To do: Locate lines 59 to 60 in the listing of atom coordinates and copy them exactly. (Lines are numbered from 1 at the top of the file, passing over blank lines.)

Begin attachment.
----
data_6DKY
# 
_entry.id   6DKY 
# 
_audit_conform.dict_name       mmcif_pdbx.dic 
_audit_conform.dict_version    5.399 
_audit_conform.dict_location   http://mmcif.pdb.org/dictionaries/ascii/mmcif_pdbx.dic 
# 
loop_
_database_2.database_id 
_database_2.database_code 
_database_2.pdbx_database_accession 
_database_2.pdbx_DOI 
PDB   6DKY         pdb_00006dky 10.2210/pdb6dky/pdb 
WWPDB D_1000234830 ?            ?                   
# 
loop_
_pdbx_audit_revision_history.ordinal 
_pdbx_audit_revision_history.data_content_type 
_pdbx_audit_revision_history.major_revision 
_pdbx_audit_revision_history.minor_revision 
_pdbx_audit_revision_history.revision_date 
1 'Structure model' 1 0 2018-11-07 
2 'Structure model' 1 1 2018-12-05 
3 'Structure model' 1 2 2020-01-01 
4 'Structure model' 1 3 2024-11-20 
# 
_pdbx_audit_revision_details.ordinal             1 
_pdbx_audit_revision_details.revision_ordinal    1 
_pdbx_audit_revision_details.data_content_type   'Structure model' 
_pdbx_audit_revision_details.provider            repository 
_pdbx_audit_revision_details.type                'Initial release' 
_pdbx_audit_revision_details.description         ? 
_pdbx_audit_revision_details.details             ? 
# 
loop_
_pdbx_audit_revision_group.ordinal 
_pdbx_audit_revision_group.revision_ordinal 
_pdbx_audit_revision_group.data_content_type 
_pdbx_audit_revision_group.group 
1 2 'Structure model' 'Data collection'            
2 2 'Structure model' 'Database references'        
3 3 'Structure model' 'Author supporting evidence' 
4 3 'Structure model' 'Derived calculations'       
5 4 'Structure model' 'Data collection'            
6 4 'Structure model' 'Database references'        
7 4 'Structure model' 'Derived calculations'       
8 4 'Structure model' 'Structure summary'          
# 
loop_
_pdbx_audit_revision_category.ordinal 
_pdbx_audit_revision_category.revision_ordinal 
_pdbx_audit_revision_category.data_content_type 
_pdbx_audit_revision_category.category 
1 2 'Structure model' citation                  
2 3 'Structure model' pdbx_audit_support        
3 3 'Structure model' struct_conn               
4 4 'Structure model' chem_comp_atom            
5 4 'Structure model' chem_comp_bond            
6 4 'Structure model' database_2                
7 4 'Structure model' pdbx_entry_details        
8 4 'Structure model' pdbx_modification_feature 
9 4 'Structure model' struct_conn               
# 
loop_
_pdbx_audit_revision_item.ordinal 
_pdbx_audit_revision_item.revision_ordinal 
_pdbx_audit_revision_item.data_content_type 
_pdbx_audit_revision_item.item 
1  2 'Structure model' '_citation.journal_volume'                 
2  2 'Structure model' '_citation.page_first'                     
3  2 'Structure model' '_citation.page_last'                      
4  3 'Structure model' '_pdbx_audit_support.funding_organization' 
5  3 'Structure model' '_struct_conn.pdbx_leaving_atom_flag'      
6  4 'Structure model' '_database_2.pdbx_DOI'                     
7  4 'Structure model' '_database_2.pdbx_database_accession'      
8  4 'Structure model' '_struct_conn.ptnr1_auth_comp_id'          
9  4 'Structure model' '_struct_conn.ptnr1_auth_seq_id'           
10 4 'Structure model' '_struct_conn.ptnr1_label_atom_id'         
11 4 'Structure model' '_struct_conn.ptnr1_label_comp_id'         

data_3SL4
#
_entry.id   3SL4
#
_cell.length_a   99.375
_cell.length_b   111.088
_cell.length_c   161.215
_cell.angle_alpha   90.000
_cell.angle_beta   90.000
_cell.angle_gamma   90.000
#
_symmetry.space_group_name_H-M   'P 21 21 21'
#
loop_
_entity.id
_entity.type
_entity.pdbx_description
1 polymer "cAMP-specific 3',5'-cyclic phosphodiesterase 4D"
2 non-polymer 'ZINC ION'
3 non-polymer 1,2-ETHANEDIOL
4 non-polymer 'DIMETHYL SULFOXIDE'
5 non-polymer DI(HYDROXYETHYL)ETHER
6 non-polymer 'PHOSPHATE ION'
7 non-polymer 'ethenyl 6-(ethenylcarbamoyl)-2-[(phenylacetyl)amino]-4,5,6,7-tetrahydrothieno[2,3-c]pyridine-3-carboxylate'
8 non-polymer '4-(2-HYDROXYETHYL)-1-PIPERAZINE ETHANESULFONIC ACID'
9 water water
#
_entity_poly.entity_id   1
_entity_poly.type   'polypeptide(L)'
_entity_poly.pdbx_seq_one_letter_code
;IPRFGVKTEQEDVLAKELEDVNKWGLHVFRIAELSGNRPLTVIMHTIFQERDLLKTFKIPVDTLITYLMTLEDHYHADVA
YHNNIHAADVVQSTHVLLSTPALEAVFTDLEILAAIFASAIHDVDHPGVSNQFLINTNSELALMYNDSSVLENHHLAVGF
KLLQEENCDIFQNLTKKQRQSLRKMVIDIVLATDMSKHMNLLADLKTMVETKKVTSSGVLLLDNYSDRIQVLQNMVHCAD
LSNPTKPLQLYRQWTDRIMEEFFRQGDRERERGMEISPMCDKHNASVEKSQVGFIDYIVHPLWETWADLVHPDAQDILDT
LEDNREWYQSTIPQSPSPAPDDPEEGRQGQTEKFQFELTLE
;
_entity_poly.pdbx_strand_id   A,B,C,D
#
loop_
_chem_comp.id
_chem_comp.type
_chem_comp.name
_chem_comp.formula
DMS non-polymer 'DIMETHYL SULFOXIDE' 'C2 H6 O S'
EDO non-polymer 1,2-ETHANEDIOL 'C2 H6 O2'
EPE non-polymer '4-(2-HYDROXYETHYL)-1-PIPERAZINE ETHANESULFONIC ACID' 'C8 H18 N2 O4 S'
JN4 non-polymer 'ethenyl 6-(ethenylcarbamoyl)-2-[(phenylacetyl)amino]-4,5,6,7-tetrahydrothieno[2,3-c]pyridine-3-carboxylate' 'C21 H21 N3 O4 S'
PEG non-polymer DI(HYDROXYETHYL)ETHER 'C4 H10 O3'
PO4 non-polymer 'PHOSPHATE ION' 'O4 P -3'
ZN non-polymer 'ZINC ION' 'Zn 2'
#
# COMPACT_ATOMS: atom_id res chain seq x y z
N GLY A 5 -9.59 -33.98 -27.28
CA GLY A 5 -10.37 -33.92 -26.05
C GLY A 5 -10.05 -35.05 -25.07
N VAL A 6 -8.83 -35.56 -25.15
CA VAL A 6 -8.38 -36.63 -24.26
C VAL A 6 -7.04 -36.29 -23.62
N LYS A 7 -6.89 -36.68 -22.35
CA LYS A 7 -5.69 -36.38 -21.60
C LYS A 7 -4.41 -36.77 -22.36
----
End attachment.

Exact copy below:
5 4 'Structure model' chem_comp_bond            
6 4 'Structure model' database_2                